Etymology
Advertisement
colostrum (n.)

"the first milk secreted in the breasts after childbirth," 1570s, from Latin colostrum "first milk from an animal," earlier colustra, a word of unknown etymology.

Related entries & more 
Advertisement
Irene 

fem. proper name, from French Irène, from Latin Irene, from Greek Eirēnē, literally "peace, time of peace," a word of unknown etymology.

Related entries & more 
wormwood (n.)
c. 1400, folk etymology of Old English wermod "wormwood, absinthe," related to vermouth, but the ultimate etymology is unknown. Compare Old Saxon wermoda, Dutch wermoet, Old High German werimuota, German Wermut. Weekley suggests wer "man" + mod "courage," from its early use as an aphrodisiac. Figurative use, however, is usually in reference to its proverbial bitter aftertaste. Perhaps because of the folk etymology, it formerly was used to protect clothes and bedding from moths and fleas. "A medecyne for an hawke that hath mites. Take the Iuce of wormewode and put it ther thay be and thei shall dye." ["Book of St. Albans," 1486]
Related entries & more 
thrombus (n.)

1690s, Modern Latin, from Greek thrombos "lump, piece, clot of blood, curd of milk," a word of uncertain etymology.

Related entries & more 
Kevlar 
registered trademark (DuPont) for a synthetic fiber developed there c. 1965; probably an invented word of no etymology.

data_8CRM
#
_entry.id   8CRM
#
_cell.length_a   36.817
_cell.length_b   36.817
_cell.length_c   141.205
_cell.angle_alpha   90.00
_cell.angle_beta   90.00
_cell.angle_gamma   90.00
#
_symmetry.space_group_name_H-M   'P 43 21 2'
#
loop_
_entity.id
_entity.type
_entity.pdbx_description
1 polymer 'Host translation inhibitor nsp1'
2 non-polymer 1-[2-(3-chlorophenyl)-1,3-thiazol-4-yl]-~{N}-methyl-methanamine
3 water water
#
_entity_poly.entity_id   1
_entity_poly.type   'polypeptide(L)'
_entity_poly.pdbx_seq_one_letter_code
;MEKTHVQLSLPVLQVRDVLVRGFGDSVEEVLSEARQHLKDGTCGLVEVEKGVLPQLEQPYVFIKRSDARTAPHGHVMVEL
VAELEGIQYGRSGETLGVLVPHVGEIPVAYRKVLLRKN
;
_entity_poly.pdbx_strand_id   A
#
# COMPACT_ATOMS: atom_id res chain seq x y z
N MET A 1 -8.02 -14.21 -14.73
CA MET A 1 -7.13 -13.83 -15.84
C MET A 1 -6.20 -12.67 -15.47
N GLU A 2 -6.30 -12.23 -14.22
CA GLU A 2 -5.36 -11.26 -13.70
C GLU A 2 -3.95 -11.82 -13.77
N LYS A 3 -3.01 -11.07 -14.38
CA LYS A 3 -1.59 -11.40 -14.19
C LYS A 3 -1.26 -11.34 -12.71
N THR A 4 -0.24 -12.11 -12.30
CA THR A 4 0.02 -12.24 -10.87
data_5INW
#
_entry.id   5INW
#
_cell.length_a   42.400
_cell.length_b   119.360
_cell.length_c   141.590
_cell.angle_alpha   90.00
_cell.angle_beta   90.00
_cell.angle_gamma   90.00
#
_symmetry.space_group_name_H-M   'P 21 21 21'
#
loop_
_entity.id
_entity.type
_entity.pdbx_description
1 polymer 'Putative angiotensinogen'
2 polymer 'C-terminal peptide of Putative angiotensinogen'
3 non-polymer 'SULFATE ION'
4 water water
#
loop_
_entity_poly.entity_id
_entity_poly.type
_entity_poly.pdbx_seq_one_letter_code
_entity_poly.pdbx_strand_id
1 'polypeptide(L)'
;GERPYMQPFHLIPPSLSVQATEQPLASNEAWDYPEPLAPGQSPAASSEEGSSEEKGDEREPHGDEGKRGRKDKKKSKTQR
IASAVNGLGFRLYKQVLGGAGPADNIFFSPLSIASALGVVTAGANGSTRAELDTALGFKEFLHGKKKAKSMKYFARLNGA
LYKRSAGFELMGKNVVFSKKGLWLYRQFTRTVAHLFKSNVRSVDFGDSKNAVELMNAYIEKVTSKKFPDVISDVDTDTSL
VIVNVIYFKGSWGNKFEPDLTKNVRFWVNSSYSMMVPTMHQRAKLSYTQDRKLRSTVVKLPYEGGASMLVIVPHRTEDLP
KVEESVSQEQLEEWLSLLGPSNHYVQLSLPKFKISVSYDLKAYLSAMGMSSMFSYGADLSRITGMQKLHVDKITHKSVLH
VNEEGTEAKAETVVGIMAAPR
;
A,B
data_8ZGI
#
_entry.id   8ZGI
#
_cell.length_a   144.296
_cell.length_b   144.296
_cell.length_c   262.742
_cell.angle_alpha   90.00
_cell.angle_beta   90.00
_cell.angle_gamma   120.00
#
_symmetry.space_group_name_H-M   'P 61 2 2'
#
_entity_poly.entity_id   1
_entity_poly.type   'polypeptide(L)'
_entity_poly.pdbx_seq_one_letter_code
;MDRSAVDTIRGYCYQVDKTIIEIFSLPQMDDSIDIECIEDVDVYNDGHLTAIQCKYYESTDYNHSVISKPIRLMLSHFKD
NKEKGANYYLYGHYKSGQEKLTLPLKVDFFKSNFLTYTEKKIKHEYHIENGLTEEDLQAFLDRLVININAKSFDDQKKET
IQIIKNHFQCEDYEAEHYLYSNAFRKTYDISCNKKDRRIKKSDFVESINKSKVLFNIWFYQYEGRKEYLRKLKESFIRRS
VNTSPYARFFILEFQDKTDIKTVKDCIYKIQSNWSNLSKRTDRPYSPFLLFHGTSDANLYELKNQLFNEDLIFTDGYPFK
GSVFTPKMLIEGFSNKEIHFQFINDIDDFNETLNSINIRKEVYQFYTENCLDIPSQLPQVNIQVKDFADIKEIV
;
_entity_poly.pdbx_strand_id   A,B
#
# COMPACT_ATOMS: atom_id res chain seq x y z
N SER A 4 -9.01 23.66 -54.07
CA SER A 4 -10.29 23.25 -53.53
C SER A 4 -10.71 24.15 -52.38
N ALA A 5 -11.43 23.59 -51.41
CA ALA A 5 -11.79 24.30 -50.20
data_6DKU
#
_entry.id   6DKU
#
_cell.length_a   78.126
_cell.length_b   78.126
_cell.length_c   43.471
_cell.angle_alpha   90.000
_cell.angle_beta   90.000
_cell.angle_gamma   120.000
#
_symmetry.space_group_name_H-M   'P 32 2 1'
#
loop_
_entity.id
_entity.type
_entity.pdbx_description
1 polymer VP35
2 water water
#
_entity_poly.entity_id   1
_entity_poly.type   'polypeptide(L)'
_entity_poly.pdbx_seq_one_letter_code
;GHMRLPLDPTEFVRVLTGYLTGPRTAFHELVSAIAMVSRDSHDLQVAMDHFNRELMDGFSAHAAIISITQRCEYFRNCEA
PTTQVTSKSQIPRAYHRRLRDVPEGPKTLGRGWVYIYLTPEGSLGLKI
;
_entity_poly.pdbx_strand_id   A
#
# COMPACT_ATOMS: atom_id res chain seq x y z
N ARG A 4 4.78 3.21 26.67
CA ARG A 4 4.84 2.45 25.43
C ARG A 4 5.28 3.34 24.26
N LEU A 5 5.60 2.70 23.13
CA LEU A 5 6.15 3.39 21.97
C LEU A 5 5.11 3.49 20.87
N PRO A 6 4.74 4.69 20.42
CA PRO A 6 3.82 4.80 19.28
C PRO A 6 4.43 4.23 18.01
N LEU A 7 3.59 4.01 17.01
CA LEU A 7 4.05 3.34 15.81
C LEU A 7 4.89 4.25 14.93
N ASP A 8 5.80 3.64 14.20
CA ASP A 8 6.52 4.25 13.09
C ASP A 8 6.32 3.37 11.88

Related entries & more 
Advertisement
biomorph (n.)

"a decorative form representing a living object," 1895 (A.C. Haddon), from bio- "life" + -morph "form," a word of uncertain etymology. Related: Biomorphic.

Related entries & more 
etymologicon (n.)
"a work in which etymologies are traced," 1640s, from Latin etymologicon, from Greek etymologikon, neuter of etymologikos (see etymology). Plural is etymologica.
Related entries & more 
etymologize (v.)
1530s (transitive); see etymology + -ize. Compare French étymologiser, from Medieval Latin etymologisare. Intransitive sense from 1650s. Related: Etymologized; etymologizing.
Related entries & more 
antrum (n.)
"a cave or cavity of the body," 1727, medical Latin, from Greek antron "a cave," a word of uncertain etymology, perhaps from a pre-Greek substrate language. Related: Antral.
Related entries & more 
emu (n.)
large Australian three-toed bird, 1610s, probably from Portuguese ema "crane, ostrich" (which is of unknown origin), perhaps based on a folk-etymology of a native name.
Related entries & more 

Page 3